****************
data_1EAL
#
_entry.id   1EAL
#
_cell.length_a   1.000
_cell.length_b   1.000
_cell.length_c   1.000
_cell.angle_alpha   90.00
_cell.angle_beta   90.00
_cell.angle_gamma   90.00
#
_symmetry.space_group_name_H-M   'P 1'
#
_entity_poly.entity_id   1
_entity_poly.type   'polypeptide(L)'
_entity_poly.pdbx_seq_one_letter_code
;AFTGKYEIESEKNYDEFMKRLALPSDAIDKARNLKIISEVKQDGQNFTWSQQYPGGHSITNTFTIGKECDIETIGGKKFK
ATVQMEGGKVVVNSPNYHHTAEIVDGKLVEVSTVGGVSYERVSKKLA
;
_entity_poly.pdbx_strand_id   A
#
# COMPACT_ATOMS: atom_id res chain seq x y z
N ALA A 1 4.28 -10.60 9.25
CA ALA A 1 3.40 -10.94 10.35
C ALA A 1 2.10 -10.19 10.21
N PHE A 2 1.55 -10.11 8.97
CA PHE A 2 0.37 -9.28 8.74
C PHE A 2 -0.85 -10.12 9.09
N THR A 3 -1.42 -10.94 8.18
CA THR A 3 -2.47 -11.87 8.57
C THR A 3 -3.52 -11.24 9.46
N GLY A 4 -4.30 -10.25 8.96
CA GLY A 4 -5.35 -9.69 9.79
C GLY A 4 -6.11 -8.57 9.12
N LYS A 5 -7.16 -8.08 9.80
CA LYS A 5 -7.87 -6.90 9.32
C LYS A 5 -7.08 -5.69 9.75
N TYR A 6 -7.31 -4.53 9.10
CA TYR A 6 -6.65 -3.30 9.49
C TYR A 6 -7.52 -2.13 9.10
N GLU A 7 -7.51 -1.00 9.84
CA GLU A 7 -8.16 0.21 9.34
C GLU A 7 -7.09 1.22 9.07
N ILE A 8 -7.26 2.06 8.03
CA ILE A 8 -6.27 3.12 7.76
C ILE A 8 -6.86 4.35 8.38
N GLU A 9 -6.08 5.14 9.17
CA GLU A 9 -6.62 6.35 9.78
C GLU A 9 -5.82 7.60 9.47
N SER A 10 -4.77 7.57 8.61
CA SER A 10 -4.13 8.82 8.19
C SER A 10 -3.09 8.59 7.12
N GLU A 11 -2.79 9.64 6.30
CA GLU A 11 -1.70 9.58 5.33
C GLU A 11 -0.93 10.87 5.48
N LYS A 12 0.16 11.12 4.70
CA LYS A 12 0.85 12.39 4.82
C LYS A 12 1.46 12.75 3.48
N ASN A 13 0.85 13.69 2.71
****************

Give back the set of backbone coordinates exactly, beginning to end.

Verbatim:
data_1EAL
#
_entry.id   1EAL
#
_cell.length_a   1.000
_cell.length_b   1.000
_cell.length_c   1.000
_cell.angle_alpha   90.00
_cell.angle_beta   90.00
_cell.angle_gamma   90.00
#
_symmetry.space_group_name_H-M   'P 1'
#
_entity_poly.entity_id   1
_entity_poly.type   'polypeptide(L)'
_entity_poly.pdbx_seq_one_letter_code
;AFTGKYEIESEKNYDEFMKRLALPSDAIDKARNLKIISEVKQDGQNFTWSQQYPGGHSITNTFTIGKECDIETIGGKKFK
ATVQMEGGKVVVNSPNYHHTAEIVDGKLVEVSTVGGVSYERVSKKLA
;
_entity_poly.pdbx_strand_id   A
#
# COMPACT_ATOMS: atom_id res chain seq x y z
N ALA A 1 4.28 -10.60 9.25
CA ALA A 1 3.40 -10.94 10.35
C ALA A 1 2.10 -10.19 10.21
N PHE A 2 1.55 -10.11 8.97
CA PHE A 2 0.37 -9.28 8.74
C PHE A 2 -0.85 -10.12 9.09
N THR A 3 -1.42 -10.94 8.18
CA THR A 3 -2.47 -11.87 8.57
C THR A 3 -3.52 -11.24 9.46
N GLY A 4 -4.30 -10.25 8.96
CA GLY A 4 -5.35 -9.69 9.79
C GLY A 4 -6.11 -8.57 9.12
N LYS A 5 -7.16 -8.08 9.80
CA LYS A 5 -7.87 -6.90 9.32
C LYS A 5 -7.08 -5.69 9.75
N TYR A 6 -7.31 -4.53 9.10
CA TYR A 6 -6.65 -3.30 9.49
C TYR A 6 -7.52 -2.13 9.10
N GLU A 7 -7.51 -1.00 9.84
CA GLU A 7 -8.16 0.21 9.34
C GLU A 7 -7.09 1.22 9.07
N ILE A 8 -7.26 2.06 8.03
CA ILE A 8 -6.27 3.12 7.76
C ILE A 8 -6.86 4.35 8.38
N GLU A 9 -6.08 5.14 9.17
CA GLU A 9 -6.62 6.35 9.78
C GLU A 9 -5.82 7.60 9.47
N SER A 10 -4.77 7.57 8.61
CA SER A 10 -4.13 8.82 8.19
C SER A 10 -3.09 8.59 7.12
N GLU A 11 -2.79 9.64 6.30
CA GLU A 11 -1.70 9.58 5.33
C GLU A 11 -0.93 10.87 5.48
N LYS A 12 0.16 11.12 4.70
CA LYS A 12 0.85 12.39 4.82
C LYS A 12 1.46 12.75 3.48
N ASN A 13 0.85 13.69 2.71